Lady Sally Greengross, director of Age Concern, said that if the 2 million elderly people estimated to be at risk were to be protected, legislation similar to that covering children needed to be introduced.
'I think you should be slightly less worried about civil liberties in these cases,' she said. 'I think it is better to err on the side of interfering than allowing someone to suffer.'
The difficulty with abuse of elderly people is that as they have adults' legal rights: agencies have limited powers to intervene unless a complaint is made, something they are often reluctant or even incapable of doing.
Last week the the Law Commission issued a consultation paper, Mentally Incapacitated and Other Vulnerable Adults: Public Law Protection, containing measures designed to redress the balance.
It recommends that the law should be changed to lay a duty on social services to investigate cases where elderly people are believed to be at risk of abuse.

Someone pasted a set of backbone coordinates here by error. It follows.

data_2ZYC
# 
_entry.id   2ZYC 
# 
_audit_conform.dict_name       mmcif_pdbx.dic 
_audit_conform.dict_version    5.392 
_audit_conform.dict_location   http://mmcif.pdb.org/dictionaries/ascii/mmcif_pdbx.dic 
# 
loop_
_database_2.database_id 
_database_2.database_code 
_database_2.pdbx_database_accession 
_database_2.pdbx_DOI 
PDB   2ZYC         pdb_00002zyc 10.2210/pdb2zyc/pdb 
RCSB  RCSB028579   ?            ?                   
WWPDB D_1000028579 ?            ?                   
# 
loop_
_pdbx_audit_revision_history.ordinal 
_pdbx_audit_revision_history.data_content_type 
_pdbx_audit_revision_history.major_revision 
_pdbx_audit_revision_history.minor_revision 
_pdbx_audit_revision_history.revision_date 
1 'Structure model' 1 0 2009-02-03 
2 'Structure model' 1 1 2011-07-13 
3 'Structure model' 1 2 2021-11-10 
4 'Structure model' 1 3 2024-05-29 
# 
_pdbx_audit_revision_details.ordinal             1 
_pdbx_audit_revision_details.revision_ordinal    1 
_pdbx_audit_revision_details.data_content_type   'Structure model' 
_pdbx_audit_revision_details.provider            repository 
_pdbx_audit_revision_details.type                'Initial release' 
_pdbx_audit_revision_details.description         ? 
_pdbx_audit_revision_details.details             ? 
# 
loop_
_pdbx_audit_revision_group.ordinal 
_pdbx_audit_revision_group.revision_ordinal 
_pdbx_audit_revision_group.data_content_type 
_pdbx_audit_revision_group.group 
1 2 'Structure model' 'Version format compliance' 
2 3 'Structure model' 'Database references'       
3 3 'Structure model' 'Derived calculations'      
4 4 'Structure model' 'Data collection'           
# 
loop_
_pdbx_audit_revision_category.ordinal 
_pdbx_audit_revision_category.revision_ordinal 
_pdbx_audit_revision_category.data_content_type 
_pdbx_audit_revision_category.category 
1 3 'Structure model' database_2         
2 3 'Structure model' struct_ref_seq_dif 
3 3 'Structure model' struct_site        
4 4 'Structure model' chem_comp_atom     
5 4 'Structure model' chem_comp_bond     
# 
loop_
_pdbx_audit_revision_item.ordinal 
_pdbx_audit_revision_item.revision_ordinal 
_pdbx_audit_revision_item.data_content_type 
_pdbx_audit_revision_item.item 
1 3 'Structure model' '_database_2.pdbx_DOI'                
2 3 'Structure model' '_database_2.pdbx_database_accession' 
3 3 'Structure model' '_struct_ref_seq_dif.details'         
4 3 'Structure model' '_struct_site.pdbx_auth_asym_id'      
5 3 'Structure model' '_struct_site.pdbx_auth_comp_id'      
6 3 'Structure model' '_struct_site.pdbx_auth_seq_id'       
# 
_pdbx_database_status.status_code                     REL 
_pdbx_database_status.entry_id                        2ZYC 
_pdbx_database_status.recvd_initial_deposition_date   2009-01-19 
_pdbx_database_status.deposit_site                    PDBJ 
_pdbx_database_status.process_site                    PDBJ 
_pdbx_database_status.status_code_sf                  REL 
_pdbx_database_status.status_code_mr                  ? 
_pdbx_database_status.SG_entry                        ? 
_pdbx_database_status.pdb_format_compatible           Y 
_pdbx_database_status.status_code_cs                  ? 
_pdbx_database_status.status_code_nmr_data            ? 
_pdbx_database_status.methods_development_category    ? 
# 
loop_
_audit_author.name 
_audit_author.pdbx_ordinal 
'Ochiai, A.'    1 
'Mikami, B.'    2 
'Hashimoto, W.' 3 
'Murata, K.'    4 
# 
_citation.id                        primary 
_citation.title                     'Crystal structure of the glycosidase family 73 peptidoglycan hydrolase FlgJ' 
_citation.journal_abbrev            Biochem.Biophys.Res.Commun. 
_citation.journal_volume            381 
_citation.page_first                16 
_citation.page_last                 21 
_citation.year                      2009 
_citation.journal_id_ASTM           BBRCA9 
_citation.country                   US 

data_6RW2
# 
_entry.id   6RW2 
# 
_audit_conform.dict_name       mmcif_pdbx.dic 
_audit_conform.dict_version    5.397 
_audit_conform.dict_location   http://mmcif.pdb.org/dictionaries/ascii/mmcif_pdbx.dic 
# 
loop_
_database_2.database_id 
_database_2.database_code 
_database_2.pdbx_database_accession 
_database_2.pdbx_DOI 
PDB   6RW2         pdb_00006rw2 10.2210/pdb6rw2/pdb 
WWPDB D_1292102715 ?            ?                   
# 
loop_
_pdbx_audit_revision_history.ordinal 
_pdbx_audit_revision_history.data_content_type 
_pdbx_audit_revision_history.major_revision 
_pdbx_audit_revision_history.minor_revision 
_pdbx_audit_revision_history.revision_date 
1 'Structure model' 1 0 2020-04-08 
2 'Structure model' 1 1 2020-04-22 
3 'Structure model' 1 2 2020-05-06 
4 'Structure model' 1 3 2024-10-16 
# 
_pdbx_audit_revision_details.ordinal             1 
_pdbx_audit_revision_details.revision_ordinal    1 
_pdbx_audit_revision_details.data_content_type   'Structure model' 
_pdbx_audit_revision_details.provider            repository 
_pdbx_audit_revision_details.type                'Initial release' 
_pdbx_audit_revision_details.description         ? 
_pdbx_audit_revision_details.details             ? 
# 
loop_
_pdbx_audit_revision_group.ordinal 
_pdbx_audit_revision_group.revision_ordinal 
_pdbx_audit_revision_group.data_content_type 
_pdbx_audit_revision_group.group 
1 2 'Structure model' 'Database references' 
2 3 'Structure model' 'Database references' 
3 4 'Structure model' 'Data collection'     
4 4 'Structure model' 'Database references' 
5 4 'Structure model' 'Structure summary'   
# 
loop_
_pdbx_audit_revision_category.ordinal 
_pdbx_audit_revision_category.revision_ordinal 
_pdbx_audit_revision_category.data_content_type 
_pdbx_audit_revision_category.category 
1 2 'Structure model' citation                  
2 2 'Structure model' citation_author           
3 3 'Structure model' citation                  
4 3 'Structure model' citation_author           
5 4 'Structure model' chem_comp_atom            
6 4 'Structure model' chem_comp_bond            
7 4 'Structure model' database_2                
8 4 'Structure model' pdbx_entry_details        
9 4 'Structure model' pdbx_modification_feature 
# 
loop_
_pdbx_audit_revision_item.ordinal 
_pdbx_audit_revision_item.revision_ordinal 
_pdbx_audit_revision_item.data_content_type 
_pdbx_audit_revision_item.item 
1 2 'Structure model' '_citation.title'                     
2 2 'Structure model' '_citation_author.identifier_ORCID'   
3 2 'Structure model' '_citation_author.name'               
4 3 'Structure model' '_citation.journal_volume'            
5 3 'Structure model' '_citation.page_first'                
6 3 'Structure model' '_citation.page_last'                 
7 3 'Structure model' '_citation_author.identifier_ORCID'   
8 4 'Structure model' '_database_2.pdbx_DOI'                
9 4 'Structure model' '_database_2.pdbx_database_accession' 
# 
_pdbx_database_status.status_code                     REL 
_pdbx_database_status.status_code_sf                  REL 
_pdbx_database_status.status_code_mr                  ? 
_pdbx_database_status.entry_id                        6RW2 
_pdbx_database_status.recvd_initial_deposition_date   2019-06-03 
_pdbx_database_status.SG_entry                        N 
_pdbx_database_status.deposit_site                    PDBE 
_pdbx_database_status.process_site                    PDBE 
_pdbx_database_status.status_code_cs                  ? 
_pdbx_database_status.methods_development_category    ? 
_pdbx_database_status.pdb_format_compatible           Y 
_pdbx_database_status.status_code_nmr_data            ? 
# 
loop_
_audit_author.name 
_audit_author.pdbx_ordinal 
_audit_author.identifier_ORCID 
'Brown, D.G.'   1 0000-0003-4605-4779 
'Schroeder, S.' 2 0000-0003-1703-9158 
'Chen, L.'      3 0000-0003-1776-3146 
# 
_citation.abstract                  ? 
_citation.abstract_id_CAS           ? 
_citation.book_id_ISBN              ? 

In these circumstances the investigators would be given the power to enter premises and it would become an offence to attempt to obstruct entry. Place of safety orders for the elderly person at risk could be obtained and social services would have the power to remove them for up to seven days.
But Dr Jonathan Fisk, speaking at a Royal College of Psychiatrists' seminar, said that the measures, while welcome, would not be enough in themselves. Health authorities and social services need to develop comprehensive policies which would include the training of staff to enable them to recognise the signs of those at risk, he said.Reuse content